Cheers
    Ronnie
     
  7. Horace Baker

    Horace Baker Well-Known Member

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    I'd use 1-2 cups of yogurt, and feed it right after mixing.
     
  8. dosthouhavemilk

    dosthouhavemilk Well-Known Member Supporter

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    Our calves are removed within a day if we have the chance. Our calf mortality rate for calves we get ahold of in that time is also close to none as well (I can think of two calves we have lost in the last five years and both were improperly formed). However, they receive mother's milk for at least the first four to five days because we we don't ship the first six milkings and usually hold the extra to feed up to the calf.
    We wouldn't generally sell a bull calf at less than four days old (though the sooner after the colostrum runs out a person buys them the cheaper we sell them for).

    A calf can be removed from its mother right after birth (which is one way to fight Johne's) if it is taken proper care of.

    Just pointing out that if the calf received its colostrum and a good start he should be able to bring them back around.
     
  9. Ronney

    Ronney Well-Known Member

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    Roseanna,
    You are quite right, a calf can be taken from it's mother immediately but only if it is going to be fed correctly with colostrum milk and not if it's going to be on sold and reared with milk replacer. In this country it is illegal to sell a calf under 4 days of age. This is one way of ensuring a calf gets a good start as the farmer is being forced to keep it so he may as well feed it properly.

    I do occassionally have trouble with bought in calves especially if I'm having to rear them on milk replacer and I suspect the problem is stress as much as anything else. First the moving then the change in milk and this is perhaps borne out by the fact that calves born here and hand reared on cows milk thrive. I've not lost any bought in calves but it makes for hard work when they scour.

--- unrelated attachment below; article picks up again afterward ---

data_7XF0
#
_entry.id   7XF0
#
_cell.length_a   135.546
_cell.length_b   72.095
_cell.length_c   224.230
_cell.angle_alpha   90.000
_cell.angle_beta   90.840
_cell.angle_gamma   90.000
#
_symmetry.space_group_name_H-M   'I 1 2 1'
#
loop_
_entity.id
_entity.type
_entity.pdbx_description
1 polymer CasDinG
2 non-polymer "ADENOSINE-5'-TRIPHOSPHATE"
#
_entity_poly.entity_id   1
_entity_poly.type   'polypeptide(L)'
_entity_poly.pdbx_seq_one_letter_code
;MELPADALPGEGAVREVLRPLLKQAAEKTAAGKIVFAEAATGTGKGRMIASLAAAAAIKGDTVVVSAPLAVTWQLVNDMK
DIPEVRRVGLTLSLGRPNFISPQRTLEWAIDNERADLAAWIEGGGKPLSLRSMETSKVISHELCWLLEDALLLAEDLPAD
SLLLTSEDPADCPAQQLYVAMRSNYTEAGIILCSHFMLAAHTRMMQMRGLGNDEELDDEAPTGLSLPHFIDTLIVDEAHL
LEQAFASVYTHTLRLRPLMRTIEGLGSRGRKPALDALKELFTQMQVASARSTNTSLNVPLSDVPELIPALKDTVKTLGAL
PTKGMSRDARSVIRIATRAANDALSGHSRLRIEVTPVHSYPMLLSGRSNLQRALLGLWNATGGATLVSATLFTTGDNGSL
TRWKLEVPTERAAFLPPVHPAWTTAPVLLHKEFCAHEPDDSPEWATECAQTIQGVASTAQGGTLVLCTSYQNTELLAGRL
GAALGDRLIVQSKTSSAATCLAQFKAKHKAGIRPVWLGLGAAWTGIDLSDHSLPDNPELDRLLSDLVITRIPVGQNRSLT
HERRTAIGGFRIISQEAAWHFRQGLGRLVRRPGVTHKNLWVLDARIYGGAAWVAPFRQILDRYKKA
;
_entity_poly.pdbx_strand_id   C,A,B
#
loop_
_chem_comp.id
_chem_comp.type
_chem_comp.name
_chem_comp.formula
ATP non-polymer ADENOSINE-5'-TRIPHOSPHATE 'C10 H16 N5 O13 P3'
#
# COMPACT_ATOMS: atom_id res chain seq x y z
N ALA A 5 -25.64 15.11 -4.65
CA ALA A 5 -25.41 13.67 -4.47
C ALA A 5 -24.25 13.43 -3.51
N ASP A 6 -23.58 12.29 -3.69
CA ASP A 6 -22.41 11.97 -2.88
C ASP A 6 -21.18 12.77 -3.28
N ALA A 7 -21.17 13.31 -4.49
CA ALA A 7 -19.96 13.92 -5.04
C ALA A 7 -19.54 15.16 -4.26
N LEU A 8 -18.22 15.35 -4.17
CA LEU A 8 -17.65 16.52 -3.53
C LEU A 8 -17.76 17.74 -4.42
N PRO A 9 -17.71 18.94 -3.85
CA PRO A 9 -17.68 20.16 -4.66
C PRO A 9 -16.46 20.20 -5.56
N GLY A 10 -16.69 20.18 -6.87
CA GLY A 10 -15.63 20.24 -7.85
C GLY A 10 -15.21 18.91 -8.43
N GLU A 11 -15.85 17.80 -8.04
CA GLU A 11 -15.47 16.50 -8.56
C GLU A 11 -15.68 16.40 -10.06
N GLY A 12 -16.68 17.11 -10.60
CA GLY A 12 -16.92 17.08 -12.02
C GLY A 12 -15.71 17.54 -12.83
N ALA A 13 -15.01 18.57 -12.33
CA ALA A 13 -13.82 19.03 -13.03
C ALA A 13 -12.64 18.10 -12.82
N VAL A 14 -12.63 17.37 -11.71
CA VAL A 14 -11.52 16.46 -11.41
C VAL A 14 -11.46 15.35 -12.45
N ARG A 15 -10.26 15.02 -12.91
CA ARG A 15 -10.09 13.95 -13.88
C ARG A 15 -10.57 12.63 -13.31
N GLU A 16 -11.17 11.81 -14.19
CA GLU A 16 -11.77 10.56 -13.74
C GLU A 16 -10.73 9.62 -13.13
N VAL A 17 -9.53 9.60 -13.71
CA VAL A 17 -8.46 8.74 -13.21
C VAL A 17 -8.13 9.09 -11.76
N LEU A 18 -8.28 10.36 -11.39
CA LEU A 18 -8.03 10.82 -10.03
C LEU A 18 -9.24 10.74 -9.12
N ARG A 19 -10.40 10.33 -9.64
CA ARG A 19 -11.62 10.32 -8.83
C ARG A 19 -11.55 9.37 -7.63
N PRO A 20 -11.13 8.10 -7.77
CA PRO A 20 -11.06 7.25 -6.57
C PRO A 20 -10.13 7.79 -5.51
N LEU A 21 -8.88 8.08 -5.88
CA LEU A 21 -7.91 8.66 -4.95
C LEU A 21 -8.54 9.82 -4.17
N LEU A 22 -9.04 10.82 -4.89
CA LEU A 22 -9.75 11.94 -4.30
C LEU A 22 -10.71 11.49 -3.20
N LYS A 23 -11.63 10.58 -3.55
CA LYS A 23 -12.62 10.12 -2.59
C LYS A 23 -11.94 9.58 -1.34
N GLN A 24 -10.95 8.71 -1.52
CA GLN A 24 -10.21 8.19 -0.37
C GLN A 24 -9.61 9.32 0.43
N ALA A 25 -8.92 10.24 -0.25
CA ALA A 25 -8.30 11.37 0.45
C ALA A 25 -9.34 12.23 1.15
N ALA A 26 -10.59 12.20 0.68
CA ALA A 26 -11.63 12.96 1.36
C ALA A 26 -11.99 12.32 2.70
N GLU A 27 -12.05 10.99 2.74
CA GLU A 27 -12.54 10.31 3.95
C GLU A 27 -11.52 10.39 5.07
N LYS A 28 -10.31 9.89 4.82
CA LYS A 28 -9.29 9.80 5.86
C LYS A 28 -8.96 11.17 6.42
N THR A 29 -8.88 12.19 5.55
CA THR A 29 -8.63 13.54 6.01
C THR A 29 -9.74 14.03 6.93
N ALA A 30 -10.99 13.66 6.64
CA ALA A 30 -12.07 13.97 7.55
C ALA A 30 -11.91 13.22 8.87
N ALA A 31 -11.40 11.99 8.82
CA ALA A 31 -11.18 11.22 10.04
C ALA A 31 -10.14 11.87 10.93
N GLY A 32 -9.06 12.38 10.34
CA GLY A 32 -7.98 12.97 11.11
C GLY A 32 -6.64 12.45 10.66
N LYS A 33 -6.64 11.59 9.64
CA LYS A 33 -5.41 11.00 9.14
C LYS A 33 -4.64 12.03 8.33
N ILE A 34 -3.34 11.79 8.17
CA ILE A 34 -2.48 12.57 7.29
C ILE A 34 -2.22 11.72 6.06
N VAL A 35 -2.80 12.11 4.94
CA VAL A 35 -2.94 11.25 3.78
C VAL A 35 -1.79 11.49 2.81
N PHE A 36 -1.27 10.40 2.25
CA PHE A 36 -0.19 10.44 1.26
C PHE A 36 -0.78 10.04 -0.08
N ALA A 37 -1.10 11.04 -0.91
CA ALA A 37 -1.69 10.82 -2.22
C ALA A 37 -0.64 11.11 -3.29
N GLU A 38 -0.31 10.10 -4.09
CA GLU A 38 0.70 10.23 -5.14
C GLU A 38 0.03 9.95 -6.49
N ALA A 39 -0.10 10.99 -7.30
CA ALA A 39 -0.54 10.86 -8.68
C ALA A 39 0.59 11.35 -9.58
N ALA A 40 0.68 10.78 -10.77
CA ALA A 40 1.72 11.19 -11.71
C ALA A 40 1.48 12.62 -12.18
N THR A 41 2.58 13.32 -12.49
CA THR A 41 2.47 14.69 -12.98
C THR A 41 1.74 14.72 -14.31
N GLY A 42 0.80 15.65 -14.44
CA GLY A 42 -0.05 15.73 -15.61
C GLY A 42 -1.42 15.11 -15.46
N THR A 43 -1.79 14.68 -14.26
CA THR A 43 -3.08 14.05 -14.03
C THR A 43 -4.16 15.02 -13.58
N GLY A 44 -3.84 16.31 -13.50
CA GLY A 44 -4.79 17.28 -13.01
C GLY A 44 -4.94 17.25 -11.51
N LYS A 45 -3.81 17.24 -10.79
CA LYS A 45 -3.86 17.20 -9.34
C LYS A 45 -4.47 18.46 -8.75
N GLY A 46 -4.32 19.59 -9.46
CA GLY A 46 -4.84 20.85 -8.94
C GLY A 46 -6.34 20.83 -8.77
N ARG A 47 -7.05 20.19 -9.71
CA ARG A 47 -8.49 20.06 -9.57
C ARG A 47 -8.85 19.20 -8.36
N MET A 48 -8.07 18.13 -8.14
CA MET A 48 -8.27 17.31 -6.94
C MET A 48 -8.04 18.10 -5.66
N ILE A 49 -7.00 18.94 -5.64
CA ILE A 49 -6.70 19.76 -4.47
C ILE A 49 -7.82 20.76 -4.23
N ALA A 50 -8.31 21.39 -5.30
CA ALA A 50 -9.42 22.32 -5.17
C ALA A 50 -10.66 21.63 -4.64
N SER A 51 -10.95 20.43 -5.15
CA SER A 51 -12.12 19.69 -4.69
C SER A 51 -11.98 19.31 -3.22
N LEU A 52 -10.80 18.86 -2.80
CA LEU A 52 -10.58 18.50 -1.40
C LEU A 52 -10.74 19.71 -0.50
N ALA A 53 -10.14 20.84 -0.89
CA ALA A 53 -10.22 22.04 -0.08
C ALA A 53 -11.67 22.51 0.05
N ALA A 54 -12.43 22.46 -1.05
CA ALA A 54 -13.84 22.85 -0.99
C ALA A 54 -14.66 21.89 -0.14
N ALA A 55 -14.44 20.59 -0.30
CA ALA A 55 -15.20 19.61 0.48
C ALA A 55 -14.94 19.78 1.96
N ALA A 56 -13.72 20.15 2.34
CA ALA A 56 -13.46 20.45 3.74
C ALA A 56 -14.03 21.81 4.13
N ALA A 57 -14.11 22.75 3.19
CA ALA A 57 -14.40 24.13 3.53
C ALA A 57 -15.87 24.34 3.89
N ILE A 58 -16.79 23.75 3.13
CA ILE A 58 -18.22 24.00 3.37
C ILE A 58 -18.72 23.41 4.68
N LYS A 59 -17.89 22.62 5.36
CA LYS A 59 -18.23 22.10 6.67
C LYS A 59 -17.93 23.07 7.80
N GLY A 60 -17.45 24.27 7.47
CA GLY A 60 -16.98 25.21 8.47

Cheers,
    Ronnie
     
  10. dosthouhavemilk

    dosthouhavemilk Well-Known Member Supporter

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    We generally do not selling calves less than a week old and will keep a calf until the next Saturday if it is born on Wednesday or later. Though lately we have been keeping them longer.
    I work on another Jersey farm where they *sigh* have sent calves born that morning simply so they wouldn't have to feed them for another week but it doesn't happen a lot.

    I like the idea of making it illegal to sell a calf that young.

    We unfortuantely have to use milk replacer for our replacement heifers because we are having trouble withy Johne's currently....but would definitely prefer feeding waste milk from our cows to milk replacer. A couple more years of negatives and we will go back to it for our heifers. Cheaper and better for them.

    I've noticed that bull calves bought from us (they are still raised on waste milk because tehy will be slaughtered before two years anyways) tend to scour when put on milk replacer at their new homes as well. It is common to receive a call from the new owner asking for input. I think a lot of it each calf needs a specific amount and it takes a little time to find that key amount for that calf. :)

    Glad to hear you have luck.

    I wanted to add that oddly enough, our one calf that it looks like we might actually lose her at this point, was with her mother for 5 days before she turned up. Mother's milk was bad that first couple of days and if we had the calf we would have thawed some good colostrum for it..but alas, we couldn't locate the calf. She'll be four months on the 22nd but doesn't look so good. :(